Palm Drive Hospital is seeking urgency legislation in Sacramento that would allow the financially strapped Sebastopol hospital to refinance bond debt at lower interest rates.
The 37-bed hospital, which two weeks ago announced layoffs and cuts affecting 40 employees, is getting assistance from Assemblyman Marc Levine, D-San Rafael, and his staff to craft the bill.
The proposal, still being drafted and without a formal bill number, would require a two-thirds vote of each house and a signature by Gov. Jerry Brown to take effect immediately. Simple majority approval would delay the plan's effective date to January 2015.
"This change in law will reduce the interest Palm Drive pays on debt," Levine said in a statement released by his office. "This will make more funds available for providing direct care to patients." He did not provide details.
Tom Harlan, Palm Drive Hospital's executive officer, was not available for comment. On Jan. 17, Harlan announced cuts and layoffs affecting 15 percent of the 267-worker staff. Through the end of the 2012-13 fiscal year, the hospital reported $4.2 million in losses, up about $1 million from the year before.
In part, the Palm Drive plan was inspired by 2011 legislation authored by Loni Hancock, D-Berkeley, which enabled the Doctor's Medical Center of West Contra Costa County to keep its doors open.
That 189-bed hospital had emerged from bankruptcy but then suffered fiscal setbacks, in part because of changes in funding through the California Medical Assistance Commission, which has since been eliminated.
The Hancock bill, AB 644, set up protections in statute -#8212; called a statutory lien -#8212; against parcel tax revenue that assured lenders their payback revenue would not be altered by a bankruptcy court. Absent that protection, lenders would not have provided funding. Since then, however, Doctor's Medical Center has faced continued difficulties, including a $16 million projected budget deficit this year.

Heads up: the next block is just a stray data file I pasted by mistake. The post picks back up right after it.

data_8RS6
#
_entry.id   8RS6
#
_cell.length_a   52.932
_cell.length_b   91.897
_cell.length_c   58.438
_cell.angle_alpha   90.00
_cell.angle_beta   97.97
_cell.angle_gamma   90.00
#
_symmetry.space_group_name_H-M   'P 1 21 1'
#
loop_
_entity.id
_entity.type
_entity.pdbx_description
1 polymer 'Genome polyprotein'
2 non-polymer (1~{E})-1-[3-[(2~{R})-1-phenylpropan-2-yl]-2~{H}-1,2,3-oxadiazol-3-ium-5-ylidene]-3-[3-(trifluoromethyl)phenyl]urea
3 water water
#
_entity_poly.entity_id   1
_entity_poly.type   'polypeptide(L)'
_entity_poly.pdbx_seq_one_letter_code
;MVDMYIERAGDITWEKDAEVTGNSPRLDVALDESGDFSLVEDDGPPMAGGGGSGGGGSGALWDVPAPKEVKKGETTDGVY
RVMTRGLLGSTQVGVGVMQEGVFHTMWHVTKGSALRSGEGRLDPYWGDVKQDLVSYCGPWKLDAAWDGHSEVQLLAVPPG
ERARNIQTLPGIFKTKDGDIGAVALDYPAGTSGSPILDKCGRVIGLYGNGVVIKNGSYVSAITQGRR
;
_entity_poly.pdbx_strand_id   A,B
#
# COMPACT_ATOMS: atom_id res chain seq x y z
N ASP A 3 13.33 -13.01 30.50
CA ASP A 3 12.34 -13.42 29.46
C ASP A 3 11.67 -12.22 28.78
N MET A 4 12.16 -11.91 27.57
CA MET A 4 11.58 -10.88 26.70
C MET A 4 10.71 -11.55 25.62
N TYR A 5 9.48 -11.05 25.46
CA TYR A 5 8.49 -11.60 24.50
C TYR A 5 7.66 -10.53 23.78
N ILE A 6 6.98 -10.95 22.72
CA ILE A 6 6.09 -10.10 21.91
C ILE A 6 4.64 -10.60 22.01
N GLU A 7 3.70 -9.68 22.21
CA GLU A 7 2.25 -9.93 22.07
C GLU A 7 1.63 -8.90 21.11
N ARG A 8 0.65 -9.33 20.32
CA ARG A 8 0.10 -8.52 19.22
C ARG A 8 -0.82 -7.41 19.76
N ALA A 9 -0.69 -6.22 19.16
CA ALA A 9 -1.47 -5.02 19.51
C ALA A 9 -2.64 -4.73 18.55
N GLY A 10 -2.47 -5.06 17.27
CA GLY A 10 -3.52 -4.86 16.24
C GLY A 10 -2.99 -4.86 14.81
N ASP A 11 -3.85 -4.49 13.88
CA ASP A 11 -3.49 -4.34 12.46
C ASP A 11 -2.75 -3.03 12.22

In Palm Drive's case, the new proposal would enable the hospital to refinance debt -#8212; it has borrowed money through bonds called certificates of participation -#8212; at a lower rate than otherwise would be available to the facility because of its fiscal difficulties. It is intended to reassure lenders that they will be repaid.
Both the Senate and Assembly have supermajorities of Democrats, so theoretically the Palm Drive proposal could be approved without Republican support. In fact, the plan also is a "district bill" -#8212; a bill affecting only a lawmaker's immediate area -#8212; and those measures often get bipartisan backing in the Capitol.
The strategy is to amend Assembly legislation already being heard in the Senate, put it to a vote there and then send it to the Assembly for final action. Assuming the bill doesn't get amended there, the bill could be sent immediately to the governor.
That action could come as early as the middle of February.